Monday musings on Australian literature: World Book and Copyright Day, Australian-style

World Book Day!

World Book Day! (Photo credit: Nimages DR, via Wikipedia, using CC-BY-NC-ND 2.0)

World Book Day 2012 was more than half over before I realised it existed. That could be my fault of course. I may have had my head so deep in my last blog post and my current book that I missed all the publicity …

Are you aware of World Book Day?  April 23 was established by UNESCO as World Book Day in 1995 to promote reading, publishing and copyright. Why April 23rd*? Because in 1616, Cervantes, Shakespeare and Inca Garcilaso de la Vega all died. April 23rd is also the date of birth or death of other authors such as Maurice Druon, Halldor Laxness, Vladimir Nabokov, Josep Pla and Manuel Mejía Vallejo. And, while she may not be in the same class as these luminaries, the Australian creator of Mary Poppins, P.L. Travers died on April 23 (in 1996).

Anyhow, upon discovering that today is World Book Day, I hit Google to see what I was missing. Not much it seems. I discovered, for example, that the Department of Education in Western Australia thought that March 1* was World Book Day. Hmm … yes it was, but in the United Kingdom. Several others thought the same. The English, it seems, are doing such a great job of promoting their celebration of World Book Day that they have confused we Antipodeans!

So what is World Book Day all about? Here is a description from UNESCO:

It is observed by millions of people in over 100 countries, in hundreds of voluntary organizations, schools, public bodies, professional groups and private businesses.  … World Book and Copyright Day has won over a considerable number of people from every continent and all cultural backgrounds to the cause of books and copyright. It has enabled them to discover, make the most of and explore in greater depth a multitude of aspects of the publishing world: books as vectors of values and knowledge, and depositories of the intangible heritage; books as windows onto the diversity of cultures and as tools for dialogue; books as sources of material wealth and copyright-protected works of creative artists. All of these aspects have been the subject of numerous awareness-raising and promotional initiatives that have had a genuine impact. There must nevertheless be no let-up in these efforts.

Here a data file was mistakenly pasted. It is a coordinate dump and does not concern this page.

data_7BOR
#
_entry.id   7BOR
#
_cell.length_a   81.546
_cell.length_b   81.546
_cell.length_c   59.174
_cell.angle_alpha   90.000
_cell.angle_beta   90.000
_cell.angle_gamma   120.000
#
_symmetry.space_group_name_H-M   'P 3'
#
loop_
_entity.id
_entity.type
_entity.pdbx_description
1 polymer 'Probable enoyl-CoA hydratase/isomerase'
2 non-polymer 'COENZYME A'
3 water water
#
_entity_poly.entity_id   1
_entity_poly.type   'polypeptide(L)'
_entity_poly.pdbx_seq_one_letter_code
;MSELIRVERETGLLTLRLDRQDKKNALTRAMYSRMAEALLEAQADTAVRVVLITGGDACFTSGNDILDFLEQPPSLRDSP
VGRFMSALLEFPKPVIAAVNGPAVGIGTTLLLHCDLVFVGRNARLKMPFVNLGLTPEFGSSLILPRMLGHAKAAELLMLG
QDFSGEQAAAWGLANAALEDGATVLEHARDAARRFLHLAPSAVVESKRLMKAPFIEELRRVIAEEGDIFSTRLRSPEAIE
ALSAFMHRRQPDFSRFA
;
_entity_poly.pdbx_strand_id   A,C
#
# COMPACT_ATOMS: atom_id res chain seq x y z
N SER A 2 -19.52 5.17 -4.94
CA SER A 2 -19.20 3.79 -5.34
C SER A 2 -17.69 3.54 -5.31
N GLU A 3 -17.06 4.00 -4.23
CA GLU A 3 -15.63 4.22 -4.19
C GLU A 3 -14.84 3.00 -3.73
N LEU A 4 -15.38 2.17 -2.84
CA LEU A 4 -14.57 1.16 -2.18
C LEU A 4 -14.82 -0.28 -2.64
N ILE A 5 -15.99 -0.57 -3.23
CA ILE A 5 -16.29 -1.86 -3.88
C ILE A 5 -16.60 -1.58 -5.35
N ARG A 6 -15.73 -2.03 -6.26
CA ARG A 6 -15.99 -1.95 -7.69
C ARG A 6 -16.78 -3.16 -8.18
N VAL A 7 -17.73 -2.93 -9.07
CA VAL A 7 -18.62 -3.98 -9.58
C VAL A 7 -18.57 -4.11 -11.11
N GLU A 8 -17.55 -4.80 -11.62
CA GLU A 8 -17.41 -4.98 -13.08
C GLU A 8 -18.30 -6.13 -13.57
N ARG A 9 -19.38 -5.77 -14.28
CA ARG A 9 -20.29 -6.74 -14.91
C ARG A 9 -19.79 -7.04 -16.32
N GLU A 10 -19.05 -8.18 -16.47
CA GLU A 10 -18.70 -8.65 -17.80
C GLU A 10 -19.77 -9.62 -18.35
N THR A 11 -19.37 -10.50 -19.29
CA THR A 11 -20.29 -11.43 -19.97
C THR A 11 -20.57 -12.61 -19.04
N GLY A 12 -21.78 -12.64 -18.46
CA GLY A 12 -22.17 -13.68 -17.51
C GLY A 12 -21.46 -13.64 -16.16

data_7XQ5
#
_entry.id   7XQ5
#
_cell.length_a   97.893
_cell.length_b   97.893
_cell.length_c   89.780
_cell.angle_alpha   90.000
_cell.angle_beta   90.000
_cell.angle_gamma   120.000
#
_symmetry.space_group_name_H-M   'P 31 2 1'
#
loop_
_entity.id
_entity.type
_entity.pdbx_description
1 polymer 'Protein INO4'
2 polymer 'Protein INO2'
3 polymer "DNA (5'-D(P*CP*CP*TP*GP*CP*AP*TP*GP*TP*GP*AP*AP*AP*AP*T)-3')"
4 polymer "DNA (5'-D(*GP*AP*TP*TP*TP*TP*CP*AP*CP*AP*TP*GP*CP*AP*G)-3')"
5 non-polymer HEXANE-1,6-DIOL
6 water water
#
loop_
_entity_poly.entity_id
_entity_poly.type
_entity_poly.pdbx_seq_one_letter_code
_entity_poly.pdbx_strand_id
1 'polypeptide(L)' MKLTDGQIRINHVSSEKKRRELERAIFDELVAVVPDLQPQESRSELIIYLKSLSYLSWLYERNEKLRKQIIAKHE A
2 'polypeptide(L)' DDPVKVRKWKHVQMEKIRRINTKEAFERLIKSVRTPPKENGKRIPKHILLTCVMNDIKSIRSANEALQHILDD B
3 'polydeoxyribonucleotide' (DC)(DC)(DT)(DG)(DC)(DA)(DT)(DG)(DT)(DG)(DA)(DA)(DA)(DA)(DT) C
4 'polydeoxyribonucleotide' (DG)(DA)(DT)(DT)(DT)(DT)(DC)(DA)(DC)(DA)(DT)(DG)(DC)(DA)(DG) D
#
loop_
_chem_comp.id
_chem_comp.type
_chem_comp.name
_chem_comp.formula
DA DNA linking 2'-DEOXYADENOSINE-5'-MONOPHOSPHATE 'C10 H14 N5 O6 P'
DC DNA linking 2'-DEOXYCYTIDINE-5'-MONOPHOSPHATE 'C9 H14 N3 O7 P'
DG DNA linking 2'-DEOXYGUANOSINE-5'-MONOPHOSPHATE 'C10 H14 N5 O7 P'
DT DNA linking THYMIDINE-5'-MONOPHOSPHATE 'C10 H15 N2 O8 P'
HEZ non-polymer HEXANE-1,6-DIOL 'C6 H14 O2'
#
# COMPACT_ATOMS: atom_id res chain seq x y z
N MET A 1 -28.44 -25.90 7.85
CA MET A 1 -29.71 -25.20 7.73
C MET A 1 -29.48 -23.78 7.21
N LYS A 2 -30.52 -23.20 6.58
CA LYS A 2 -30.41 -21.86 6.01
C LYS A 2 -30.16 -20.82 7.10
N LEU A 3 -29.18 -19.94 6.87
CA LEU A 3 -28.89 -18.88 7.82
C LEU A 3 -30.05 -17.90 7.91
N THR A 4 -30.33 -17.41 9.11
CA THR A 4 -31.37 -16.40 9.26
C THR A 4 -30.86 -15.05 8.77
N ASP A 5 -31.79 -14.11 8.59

Oh dear … Australia could perhaps lift its game a little.  After some careful searching of the National Year of Reading 2012 website, I finally found a link to the World Book Night (which says that it will be celebrated in the UK, Ireland, Germany and the USA). I found no press releases or reports on World Book Day activities involving our first Children’s Laureates. And Google didn’t turn up anything from booksellers or publishers.

However, my favourite radio station, ABC Radio National, knew it was today … and posted so on Facebook! To commemorate it, they asked their Facebook fans what they were reading and got 12 responses (by early evening, anyhow). And BookTown Australia has a web page on World Book Day. They suggest “that the enthusiastic focus on Book Week later in the year and … the proximity to ANZAC Day (April 25)” are reasons for minimal observance in Australia. They would like this to change:

One aim of BookTown Australia is to give World Book Day a context to be celebrated in Australia and link it to the international community of booktowns. Using World Book Day as the commencement of the One Town – One Book community reading programs is seen as viable means of doing so, especially as the reading program can then culminate in August to coincide with Children’s Book Week. On World Book Day (April 23) in Australia in years to come, any community – village, town suburb or city – can be a “booktown” on that day, simply by declaring its participation in the reading program with the announcement of their chosen book.

This was probably written in 2002 and there’s nothing on the site to suggest that anything significant has eventuated. And yet, the day does seem like a great opportunity to make a bit of a splash – to promote our writers, to encourage reading, to stimulate discussion about copyright and books in the new digital environment.

The theme for the 2012 World Book Day is Books and Translation. At first glance this is not, really, a comfortable fit for we Australian readers who live in an anglo-centric island nation. And yet, it could be an opportunity to draw attention to the diversity in our population and how reading translated literature can help us learn about and understand our non-English speaking compatriots.